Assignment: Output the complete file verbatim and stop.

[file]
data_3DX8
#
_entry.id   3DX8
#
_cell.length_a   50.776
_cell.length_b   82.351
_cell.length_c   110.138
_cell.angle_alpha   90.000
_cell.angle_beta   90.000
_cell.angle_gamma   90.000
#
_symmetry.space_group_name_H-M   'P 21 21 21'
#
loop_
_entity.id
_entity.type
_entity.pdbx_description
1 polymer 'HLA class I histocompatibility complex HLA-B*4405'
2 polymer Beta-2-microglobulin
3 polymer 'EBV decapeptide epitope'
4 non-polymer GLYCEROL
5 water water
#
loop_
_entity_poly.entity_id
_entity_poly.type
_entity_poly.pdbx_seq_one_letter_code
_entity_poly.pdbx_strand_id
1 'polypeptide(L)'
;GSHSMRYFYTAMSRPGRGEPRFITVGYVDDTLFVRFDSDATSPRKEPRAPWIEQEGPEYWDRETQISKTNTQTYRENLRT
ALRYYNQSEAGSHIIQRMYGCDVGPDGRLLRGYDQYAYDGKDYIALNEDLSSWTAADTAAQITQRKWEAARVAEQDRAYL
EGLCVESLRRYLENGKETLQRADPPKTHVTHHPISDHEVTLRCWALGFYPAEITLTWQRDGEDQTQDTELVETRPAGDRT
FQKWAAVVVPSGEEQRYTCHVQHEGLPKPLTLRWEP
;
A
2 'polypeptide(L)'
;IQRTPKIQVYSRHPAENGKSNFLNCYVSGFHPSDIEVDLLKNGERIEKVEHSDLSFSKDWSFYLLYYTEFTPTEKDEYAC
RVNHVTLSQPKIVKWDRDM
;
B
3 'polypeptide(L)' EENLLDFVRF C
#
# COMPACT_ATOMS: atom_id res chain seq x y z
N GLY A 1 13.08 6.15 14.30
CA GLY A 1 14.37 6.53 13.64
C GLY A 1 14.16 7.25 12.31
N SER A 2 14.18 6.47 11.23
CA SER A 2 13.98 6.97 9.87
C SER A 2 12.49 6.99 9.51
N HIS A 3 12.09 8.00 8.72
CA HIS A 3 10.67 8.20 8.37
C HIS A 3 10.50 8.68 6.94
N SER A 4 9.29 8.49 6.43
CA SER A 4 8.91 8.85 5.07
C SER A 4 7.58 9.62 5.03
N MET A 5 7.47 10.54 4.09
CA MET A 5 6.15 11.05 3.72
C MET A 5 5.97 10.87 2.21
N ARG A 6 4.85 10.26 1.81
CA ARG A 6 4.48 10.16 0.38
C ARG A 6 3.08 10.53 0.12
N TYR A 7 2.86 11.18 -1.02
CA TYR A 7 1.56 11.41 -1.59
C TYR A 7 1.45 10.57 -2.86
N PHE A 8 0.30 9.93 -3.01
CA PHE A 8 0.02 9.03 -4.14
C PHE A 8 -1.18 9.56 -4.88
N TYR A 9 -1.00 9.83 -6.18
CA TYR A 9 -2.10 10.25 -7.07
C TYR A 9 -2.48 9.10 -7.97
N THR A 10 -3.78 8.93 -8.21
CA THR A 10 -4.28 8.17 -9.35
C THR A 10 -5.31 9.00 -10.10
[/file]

data_3DX8
#
_entry.id   3DX8
#
_cell.length_a   50.776
_cell.length_b   82.351
_cell.length_c   110.138
_cell.angle_alpha   90.000
_cell.angle_beta   90.000
_cell.angle_gamma   90.000
#
_symmetry.space_group_name_H-M   'P 21 21 21'
#
loop_
_entity.id
_entity.type
_entity.pdbx_description
1 polymer 'HLA class I histocompatibility complex HLA-B*4405'
2 polymer Beta-2-microglobulin
3 polymer 'EBV decapeptide epitope'
4 non-polymer GLYCEROL
5 water water
#
loop_
_entity_poly.entity_id
_entity_poly.type
_entity_poly.pdbx_seq_one_letter_code
_entity_poly.pdbx_strand_id
1 'polypeptide(L)'
;GSHSMRYFYTAMSRPGRGEPRFITVGYVDDTLFVRFDSDATSPRKEPRAPWIEQEGPEYWDRETQISKTNTQTYRENLRT
ALRYYNQSEAGSHIIQRMYGCDVGPDGRLLRGYDQYAYDGKDYIALNEDLSSWTAADTAAQITQRKWEAARVAEQDRAYL
EGLCVESLRRYLENGKETLQRADPPKTHVTHHPISDHEVTLRCWALGFYPAEITLTWQRDGEDQTQDTELVETRPAGDRT
FQKWAAVVVPSGEEQRYTCHVQHEGLPKPLTLRWEP
;
A
2 'polypeptide(L)'
;IQRTPKIQVYSRHPAENGKSNFLNCYVSGFHPSDIEVDLLKNGERIEKVEHSDLSFSKDWSFYLLYYTEFTPTEKDEYAC
RVNHVTLSQPKIVKWDRDM
;
B
3 'polypeptide(L)' EENLLDFVRF C
#
# COMPACT_ATOMS: atom_id res chain seq x y z
N GLY A 1 13.08 6.15 14.30
CA GLY A 1 14.37 6.53 13.64
C GLY A 1 14.16 7.25 12.31
N SER A 2 14.18 6.47 11.23
CA SER A 2 13.98 6.97 9.87
C SER A 2 12.49 6.99 9.51
N HIS A 3 12.09 8.00 8.72
CA HIS A 3 10.67 8.20 8.37
C HIS A 3 10.50 8.68 6.94
N SER A 4 9.29 8.49 6.43
CA SER A 4 8.91 8.85 5.07
C SER A 4 7.58 9.62 5.03
N MET A 5 7.47 10.54 4.09
CA MET A 5 6.15 11.05 3.72
C MET A 5 5.97 10.87 2.21
N ARG A 6 4.85 10.26 1.81
CA ARG A 6 4.48 10.16 0.38
C ARG A 6 3.08 10.53 0.12
N TYR A 7 2.86 11.18 -1.02
CA TYR A 7 1.56 11.41 -1.59
C TYR A 7 1.45 10.57 -2.86
N PHE A 8 0.30 9.93 -3.01
CA PHE A 8 0.02 9.03 -4.14
C PHE A 8 -1.18 9.56 -4.88
N TYR A 9 -1.00 9.83 -6.18
CA TYR A 9 -2.10 10.25 -7.07
C TYR A 9 -2.48 9.10 -7.97
N THR A 10 -3.78 8.93 -8.21
CA THR A 10 -4.28 8.17 -9.35
C THR A 10 -5.31 9.00 -10.10